The following study limitations have to be acknowledged. Firstly, 16-detector row CT does not offer currently the best imaging for coronary arteries and CABG as compared to newer scanner technology. In addition, geometric data for CFD was obtained from a single reconstruction time-point in early to mid-diastole and vessel contours and diameters might be different at other reconstruction time-points. Secondly, the assumptions concerning inflow and outflow may not be valid under pathologic conditions and thus leading to exaggerated mass flow in the bypass grafts. The localization of the bypasses and native coronary inlets is extracted directly from the CT scans. It is expected that a realistic inflow velocity profile would not exhibit developed flow characteristics, as in Poisseuille or Womersley theories. The main discrepancy lies on the significant presence of in plane secondary flow patterns  due to the motion of the coronary sinuses. Typical PC-MRI resolution does not allow for the quantification of these in-plane velocity distributions. Conversely, PC-MRI or Doppler Ultrasound can be used to quantify the blood flux discharge ratios between the first few branches of the coronary and bypass configurations. It is our intention to enhance our investigation protocol with such in-vivo measurements in order to improve the imposed outflow boundary conditions.
Moreover, both the arterial and bypass walls were simplified as being stiff. Heart movement and changing pressure at the outer wall of the vessels due to the myocardium contraction were not included in the present calculations. The importance of the large scale coronary motion induced by the beating heart is hard to quantify in CABG configurations. Although the coronary arteries move considerably throughout the cardiac cycle, it has been shown that pulsatility is the main characterizing factor of WSS distributions . Additionally, the bypass grafts are intentionally fixed with surgical clips and thus experience only minor displacements near the distal anastomosis sites. Their interaction is expected to affect the pressure and WSS distributions near the anastomosis. Results might differ in elastic models of coronary arterial and CABG walls that can also take into account the compliance mismatch between the host and graft sections [53,54]. Recently, Ramaswamy et al.  performed a fluid dynamics analysis in a diseased section of a human coronary artery by taking into account both the large scale motion as well as compliance. This was accomplished by utilizing bi-plane angiography combined with intravascular ultrasound images. Their results showed that compliance caused substantial differences in the circumferential WSS distributions. The profound change in the distal coronary lumen dimensions during systole has major consequences as far as the outflow boundary conditions are concerned, by significantly increasing the flow resistance. Additionally, the concurrent increase of arterial pressure leads to the dilatation of the proximal coronary sections. Coronary hemodynamics and the corresponding WSS distributions will now depend on the interaction between pulsatile inflow, which maximizes during diastole, and the variation of the luminal diameter, which maximizes during systole.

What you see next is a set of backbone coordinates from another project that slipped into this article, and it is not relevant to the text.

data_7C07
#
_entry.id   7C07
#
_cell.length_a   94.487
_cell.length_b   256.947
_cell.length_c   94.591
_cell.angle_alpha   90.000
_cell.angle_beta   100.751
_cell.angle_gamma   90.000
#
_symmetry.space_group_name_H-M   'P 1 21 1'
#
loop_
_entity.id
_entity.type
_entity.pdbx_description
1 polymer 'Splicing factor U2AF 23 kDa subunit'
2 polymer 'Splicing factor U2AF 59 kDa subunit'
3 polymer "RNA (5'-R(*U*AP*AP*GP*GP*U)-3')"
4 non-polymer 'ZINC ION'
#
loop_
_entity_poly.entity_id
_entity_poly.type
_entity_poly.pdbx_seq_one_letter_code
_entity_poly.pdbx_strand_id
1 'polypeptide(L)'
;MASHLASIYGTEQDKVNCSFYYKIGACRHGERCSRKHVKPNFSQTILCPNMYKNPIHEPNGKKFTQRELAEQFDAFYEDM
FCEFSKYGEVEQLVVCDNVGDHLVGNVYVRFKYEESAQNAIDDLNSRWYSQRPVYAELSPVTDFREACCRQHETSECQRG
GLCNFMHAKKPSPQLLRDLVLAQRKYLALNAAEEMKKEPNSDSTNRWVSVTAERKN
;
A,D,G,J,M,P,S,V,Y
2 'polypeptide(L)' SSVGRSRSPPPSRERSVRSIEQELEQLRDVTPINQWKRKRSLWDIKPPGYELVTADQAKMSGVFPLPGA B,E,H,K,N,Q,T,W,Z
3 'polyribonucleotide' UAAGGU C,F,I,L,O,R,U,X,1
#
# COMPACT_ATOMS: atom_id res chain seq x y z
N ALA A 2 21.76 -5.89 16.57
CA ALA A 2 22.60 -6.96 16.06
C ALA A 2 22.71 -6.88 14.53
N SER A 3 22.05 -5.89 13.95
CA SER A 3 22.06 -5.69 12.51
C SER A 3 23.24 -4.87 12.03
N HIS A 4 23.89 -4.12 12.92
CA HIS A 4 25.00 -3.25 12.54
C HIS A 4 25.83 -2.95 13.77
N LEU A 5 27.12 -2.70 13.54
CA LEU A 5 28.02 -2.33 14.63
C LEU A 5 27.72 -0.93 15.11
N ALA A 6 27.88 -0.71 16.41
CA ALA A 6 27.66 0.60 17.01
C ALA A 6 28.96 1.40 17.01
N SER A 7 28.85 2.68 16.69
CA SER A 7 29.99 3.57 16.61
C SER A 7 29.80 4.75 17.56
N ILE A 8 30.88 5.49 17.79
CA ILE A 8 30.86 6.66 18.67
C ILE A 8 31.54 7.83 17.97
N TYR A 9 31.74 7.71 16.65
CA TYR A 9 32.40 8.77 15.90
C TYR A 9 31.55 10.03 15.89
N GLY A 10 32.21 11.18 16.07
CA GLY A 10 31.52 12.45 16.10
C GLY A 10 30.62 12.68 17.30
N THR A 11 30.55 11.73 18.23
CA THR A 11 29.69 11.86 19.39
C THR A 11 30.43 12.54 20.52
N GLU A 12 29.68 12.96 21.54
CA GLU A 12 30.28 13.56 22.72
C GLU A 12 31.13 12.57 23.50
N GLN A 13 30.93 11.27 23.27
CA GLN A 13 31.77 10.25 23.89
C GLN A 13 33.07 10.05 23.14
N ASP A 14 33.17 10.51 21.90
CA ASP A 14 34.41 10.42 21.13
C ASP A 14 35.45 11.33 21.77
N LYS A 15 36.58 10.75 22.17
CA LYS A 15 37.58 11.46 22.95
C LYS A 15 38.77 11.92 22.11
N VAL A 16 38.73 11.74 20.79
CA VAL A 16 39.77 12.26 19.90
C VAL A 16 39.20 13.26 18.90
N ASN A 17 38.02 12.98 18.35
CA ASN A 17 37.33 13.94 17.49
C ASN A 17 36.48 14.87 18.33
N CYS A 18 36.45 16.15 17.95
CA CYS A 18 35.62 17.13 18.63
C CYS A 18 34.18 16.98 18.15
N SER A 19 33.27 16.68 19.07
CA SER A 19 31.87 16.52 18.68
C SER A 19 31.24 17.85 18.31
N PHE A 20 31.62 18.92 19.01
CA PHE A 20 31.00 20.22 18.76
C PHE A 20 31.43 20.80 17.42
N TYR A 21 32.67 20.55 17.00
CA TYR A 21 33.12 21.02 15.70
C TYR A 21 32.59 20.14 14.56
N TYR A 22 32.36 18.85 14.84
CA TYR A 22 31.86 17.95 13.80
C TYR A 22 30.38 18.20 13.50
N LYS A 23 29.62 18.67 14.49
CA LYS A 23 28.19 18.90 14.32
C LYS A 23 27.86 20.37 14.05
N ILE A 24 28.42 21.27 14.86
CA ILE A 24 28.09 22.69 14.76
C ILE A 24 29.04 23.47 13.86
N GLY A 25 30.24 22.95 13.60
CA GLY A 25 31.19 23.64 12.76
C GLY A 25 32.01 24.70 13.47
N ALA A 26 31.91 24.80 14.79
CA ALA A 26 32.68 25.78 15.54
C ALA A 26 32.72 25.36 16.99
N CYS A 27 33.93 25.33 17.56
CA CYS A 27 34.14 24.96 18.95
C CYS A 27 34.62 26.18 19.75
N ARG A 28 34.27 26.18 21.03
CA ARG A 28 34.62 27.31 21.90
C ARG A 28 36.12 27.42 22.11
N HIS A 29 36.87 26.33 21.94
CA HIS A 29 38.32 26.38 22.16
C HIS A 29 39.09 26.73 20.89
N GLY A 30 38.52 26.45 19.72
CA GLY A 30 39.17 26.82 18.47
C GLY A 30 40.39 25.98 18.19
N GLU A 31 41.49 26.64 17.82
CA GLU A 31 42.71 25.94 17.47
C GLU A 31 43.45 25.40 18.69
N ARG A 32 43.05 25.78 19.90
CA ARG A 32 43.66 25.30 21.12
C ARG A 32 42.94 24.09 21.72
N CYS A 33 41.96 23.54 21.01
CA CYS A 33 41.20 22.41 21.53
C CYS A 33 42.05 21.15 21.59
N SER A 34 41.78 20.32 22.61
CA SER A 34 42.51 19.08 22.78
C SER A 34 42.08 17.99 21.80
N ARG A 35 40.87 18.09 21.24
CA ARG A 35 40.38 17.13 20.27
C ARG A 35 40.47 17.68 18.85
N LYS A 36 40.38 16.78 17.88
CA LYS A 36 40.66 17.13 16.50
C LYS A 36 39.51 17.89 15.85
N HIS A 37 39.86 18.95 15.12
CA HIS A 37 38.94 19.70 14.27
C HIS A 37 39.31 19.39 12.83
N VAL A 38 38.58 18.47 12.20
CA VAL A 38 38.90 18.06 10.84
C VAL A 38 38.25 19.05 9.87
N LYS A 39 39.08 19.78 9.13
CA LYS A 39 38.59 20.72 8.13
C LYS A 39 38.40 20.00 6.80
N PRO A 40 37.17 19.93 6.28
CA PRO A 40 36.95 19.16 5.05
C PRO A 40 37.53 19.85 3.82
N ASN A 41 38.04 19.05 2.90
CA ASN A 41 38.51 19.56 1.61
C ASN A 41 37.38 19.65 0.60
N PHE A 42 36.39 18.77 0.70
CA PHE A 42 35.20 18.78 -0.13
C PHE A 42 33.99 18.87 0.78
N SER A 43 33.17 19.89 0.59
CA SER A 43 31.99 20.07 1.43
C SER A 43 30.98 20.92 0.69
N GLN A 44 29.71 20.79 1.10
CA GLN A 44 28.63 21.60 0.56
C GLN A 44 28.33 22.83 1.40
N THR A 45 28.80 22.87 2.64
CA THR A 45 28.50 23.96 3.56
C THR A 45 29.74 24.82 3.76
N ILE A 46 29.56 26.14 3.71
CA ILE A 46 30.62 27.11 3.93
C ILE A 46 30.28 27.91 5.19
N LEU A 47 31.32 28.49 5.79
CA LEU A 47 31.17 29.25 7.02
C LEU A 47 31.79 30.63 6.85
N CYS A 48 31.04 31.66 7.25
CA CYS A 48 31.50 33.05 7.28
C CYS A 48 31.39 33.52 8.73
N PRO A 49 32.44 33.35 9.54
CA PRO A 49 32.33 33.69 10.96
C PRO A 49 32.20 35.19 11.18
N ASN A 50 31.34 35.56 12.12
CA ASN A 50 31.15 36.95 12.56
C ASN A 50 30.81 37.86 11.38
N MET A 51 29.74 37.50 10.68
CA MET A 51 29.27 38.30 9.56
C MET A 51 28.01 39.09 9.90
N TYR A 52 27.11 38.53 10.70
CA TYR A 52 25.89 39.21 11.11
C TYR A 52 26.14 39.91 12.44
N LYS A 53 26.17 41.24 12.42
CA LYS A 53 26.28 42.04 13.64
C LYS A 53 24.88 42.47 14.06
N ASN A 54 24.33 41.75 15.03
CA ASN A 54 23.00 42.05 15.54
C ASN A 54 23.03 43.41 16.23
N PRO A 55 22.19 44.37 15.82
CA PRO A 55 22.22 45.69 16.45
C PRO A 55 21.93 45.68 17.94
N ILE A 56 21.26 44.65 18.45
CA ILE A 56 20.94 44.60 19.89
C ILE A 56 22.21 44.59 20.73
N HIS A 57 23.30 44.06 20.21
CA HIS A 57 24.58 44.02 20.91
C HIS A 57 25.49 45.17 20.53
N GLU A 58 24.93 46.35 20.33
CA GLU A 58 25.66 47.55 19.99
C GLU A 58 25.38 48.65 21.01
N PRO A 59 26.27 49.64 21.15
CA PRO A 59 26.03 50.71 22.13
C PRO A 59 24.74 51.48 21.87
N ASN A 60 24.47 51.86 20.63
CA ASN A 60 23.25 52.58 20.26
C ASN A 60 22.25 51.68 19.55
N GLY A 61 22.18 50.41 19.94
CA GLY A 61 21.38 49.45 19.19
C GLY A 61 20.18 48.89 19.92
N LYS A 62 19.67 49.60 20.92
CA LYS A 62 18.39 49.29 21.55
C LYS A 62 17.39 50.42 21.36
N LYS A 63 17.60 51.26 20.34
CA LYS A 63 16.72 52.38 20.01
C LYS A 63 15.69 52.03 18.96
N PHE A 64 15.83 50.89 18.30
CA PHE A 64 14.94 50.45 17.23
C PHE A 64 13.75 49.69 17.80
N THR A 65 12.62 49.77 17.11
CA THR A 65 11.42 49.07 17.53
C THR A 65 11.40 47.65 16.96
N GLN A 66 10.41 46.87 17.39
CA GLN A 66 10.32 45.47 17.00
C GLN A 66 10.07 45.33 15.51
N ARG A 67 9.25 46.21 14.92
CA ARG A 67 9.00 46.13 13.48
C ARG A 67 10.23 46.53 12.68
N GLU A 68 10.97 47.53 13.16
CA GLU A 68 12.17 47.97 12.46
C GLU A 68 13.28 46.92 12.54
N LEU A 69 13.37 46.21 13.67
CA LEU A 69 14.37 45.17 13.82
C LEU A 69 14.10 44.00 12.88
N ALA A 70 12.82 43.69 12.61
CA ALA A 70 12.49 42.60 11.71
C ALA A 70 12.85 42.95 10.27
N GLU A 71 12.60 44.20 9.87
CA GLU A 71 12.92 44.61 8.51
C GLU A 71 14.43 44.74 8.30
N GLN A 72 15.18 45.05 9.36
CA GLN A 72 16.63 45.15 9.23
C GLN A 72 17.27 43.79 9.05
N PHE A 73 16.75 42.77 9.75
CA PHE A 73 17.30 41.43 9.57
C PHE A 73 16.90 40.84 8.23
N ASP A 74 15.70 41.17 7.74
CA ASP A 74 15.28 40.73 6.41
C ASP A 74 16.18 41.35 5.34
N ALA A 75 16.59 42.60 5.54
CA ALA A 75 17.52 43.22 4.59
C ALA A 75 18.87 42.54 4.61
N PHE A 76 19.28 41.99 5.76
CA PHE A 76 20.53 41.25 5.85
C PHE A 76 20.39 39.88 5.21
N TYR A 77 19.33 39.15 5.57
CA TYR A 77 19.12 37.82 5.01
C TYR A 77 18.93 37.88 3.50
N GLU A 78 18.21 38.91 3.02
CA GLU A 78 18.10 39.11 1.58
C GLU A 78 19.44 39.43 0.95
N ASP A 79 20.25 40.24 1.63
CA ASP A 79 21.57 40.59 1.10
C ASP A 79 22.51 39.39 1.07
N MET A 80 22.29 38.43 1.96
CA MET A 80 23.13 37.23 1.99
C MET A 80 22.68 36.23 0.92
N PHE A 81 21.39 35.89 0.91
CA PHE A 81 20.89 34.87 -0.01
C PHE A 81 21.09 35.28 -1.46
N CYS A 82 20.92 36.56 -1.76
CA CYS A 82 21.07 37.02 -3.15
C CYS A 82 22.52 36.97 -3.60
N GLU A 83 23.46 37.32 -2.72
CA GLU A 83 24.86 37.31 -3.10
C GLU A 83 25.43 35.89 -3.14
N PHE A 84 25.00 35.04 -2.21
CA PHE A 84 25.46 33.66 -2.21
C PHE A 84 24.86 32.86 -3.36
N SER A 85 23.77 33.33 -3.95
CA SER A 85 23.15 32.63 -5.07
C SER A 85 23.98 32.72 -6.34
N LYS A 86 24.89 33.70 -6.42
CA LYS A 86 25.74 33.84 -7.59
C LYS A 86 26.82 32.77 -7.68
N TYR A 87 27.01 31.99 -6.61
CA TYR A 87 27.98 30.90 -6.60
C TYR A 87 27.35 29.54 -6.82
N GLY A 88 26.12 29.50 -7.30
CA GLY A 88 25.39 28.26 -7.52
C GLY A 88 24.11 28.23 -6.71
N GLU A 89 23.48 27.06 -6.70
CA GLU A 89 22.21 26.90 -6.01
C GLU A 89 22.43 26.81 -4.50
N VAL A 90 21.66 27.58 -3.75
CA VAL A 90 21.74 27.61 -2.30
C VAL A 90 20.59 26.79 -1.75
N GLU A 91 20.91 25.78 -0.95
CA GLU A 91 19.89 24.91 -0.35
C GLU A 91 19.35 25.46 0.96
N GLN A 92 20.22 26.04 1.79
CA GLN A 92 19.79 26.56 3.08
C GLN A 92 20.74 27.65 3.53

Finally, the assumption that blood behaves as a Newtonian liquid must be examined further. Although it is assumed that blood exhibits shear thinning behavior in vessels of smaller diameter than the coronary arteries, there is a multitude of patient dependent parameters like the hematocrit and the intake of drugs that can alter blood viscosity. Numerical simulations of non-Newtonian flow in a two dimensional end-to-side anastomosis under pulsatile flow conditions have shown only minor effects on WSS distributions . However such results are bound to depend on the particulars of the constitutive equations utilized for determining blood's viscosity.